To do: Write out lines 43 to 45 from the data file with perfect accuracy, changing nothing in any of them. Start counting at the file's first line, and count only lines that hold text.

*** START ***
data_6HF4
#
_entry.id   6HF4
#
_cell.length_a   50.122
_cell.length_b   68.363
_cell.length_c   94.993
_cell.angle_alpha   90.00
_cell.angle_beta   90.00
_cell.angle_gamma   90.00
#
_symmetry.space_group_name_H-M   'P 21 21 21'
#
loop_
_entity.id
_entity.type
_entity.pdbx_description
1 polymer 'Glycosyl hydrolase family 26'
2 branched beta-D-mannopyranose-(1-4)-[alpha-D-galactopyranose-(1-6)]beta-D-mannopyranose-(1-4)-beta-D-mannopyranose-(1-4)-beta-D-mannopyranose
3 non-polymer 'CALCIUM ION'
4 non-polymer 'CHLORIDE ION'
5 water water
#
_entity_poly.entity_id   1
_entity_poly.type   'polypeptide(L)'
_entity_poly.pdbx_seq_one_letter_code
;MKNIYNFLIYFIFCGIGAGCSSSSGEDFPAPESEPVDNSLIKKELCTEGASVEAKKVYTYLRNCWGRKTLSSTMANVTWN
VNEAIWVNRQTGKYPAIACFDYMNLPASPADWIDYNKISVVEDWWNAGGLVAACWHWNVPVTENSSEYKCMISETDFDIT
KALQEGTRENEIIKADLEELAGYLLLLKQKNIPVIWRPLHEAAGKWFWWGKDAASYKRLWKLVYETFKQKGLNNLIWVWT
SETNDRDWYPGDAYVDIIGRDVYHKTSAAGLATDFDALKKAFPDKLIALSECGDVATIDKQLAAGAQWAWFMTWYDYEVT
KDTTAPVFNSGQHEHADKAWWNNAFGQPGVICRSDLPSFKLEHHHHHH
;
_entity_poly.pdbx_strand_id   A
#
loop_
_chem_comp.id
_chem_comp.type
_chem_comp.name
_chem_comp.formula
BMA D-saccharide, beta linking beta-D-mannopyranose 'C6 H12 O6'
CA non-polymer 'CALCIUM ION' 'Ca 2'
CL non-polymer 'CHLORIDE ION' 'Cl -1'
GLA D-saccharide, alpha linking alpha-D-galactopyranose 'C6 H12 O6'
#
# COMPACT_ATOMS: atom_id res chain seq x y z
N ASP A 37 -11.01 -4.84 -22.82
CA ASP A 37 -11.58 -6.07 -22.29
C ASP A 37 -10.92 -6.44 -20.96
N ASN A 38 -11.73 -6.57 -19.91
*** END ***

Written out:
GLA D-saccharide, alpha linking alpha-D-galactopyranose 'C6 H12 O6'
#
# COMPACT_ATOMS: atom_id res chain seq x y z